St Martin’s Neolithic Site Unlikely To See More Excavation Soon

The dig on St Martin's

The dig on St Martin’s

The archaeologist who oversaw this summer’s second excavation on St Martin’s says his team is unlikely to return next year, even though the Old Quay is one of the most significant Neolithic sites in the UK.

Reading University’s Dr Duncan Garrow led a team of ten people who uncovered around 4,000 shards of pottery and 11,000 flints dating back as far as 3,500 BC. Finds included a rare ‘mace head’ axe.

Duncan says the amount of material is “massive” and “only a small portion of the site has been dug.”

But funding constraints mean it is unlikely that support would be on offer for documenting and cataloguing anything found in another dig.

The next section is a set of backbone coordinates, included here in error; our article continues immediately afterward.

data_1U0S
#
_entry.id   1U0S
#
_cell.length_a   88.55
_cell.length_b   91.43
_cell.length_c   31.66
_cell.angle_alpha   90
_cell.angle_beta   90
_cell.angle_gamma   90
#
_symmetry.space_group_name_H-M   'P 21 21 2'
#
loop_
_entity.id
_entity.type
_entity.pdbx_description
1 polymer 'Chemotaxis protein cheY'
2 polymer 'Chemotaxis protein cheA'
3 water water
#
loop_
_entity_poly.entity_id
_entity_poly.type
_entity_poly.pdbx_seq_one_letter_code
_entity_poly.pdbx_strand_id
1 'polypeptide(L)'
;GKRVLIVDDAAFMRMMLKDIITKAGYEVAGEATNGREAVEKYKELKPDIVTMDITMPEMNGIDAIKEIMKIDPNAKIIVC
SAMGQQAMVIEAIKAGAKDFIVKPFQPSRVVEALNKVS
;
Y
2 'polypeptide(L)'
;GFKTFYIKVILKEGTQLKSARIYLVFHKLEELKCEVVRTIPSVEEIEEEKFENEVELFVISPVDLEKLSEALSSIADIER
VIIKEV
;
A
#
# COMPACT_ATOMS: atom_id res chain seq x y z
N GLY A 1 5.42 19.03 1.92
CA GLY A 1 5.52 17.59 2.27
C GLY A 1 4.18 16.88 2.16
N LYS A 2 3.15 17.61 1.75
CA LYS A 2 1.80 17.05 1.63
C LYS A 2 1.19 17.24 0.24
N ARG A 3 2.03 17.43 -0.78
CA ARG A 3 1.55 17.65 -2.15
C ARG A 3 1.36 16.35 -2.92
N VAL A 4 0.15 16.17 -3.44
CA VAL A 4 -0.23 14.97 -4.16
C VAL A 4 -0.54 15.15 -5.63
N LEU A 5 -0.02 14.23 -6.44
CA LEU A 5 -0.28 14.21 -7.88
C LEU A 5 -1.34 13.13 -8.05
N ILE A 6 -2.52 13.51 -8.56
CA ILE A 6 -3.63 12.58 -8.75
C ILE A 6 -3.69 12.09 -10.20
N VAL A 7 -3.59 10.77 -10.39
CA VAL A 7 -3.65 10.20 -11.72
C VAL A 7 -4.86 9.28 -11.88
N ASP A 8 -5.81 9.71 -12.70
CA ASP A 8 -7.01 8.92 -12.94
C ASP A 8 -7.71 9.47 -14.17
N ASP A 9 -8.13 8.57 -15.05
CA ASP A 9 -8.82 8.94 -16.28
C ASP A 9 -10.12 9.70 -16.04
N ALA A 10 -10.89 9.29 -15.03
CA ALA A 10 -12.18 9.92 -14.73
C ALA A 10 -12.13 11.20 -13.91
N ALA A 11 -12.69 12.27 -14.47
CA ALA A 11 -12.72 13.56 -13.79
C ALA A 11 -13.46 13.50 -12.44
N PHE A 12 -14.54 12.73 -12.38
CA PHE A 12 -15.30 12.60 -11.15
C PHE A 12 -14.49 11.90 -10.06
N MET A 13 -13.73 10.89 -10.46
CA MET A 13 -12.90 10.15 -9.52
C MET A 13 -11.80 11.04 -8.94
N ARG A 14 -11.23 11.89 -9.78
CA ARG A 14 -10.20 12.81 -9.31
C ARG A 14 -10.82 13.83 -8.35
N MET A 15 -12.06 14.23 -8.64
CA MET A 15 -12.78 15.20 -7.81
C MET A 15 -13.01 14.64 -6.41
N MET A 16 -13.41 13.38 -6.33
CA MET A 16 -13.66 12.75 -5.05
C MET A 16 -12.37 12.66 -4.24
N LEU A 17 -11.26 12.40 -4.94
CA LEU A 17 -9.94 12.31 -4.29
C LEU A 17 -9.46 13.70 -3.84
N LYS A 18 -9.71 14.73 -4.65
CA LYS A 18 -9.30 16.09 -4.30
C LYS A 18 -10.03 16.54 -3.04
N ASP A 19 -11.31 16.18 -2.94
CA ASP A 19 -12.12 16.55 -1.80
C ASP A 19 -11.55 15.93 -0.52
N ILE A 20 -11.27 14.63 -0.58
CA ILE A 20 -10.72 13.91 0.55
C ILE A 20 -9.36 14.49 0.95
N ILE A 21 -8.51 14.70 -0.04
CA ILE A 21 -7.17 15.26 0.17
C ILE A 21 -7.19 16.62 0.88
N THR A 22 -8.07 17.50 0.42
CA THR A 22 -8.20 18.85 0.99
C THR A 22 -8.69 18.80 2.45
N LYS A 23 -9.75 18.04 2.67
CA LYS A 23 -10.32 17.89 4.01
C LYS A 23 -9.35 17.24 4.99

Recording these finds is just as important as the excavation, Duncan says, and he feels archaeologists now have a sense of what the site contains and how significant it is.

The work confirms settlement occurred in Scilly at an earlier period that previously thought.

The team found 30 postholes, which might have been part of structures from settlements stretching back to 3,500 years BC. He says they don’t form a neat pattern so might indicate either temporary buildings or several different structures overlaying each other at different periods.

And those inhabitants, like many people living in Scilly today, could have been seasonal, making a precarious crossing in a sail-free, skin-shelled boat.

Duncan says it is unlikely that there will be any move to get the site legally protected as most of the archaeology is under the ground.

The land usage is low intensity so it isn’t under human threat although coastal erosion is an issue, as it is in many places in Scilly.